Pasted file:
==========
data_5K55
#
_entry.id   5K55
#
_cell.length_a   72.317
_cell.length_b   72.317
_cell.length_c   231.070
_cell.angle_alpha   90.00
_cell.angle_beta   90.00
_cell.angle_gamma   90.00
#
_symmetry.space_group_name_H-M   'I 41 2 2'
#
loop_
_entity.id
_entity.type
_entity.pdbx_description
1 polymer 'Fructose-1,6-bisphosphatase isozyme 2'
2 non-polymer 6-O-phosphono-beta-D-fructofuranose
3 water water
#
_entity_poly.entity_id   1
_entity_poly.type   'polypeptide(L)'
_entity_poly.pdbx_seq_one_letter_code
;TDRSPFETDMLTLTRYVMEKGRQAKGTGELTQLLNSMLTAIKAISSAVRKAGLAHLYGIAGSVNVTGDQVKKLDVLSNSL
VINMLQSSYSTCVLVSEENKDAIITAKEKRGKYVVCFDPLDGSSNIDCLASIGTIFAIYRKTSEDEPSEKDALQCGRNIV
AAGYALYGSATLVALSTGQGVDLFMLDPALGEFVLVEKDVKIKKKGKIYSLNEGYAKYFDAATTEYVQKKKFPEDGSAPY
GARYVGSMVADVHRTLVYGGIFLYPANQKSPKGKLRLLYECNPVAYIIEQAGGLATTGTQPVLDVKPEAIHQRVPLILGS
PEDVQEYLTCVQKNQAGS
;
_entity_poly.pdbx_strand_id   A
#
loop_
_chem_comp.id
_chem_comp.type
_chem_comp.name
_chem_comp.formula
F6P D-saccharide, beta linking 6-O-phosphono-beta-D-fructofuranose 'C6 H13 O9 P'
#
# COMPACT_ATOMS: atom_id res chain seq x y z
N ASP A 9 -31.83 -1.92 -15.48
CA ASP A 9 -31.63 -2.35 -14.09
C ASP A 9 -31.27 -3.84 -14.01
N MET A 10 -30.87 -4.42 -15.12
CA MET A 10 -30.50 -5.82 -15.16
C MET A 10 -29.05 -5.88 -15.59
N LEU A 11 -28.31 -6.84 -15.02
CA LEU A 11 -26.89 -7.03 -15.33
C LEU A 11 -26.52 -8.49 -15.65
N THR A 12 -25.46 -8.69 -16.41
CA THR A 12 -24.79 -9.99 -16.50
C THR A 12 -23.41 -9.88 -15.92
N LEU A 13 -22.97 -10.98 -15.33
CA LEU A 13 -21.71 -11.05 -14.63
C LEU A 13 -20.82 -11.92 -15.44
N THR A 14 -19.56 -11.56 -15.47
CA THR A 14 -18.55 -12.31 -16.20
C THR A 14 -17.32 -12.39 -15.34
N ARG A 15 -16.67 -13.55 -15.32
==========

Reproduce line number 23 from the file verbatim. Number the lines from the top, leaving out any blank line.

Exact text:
_entity_poly.type   'polypeptide(L)'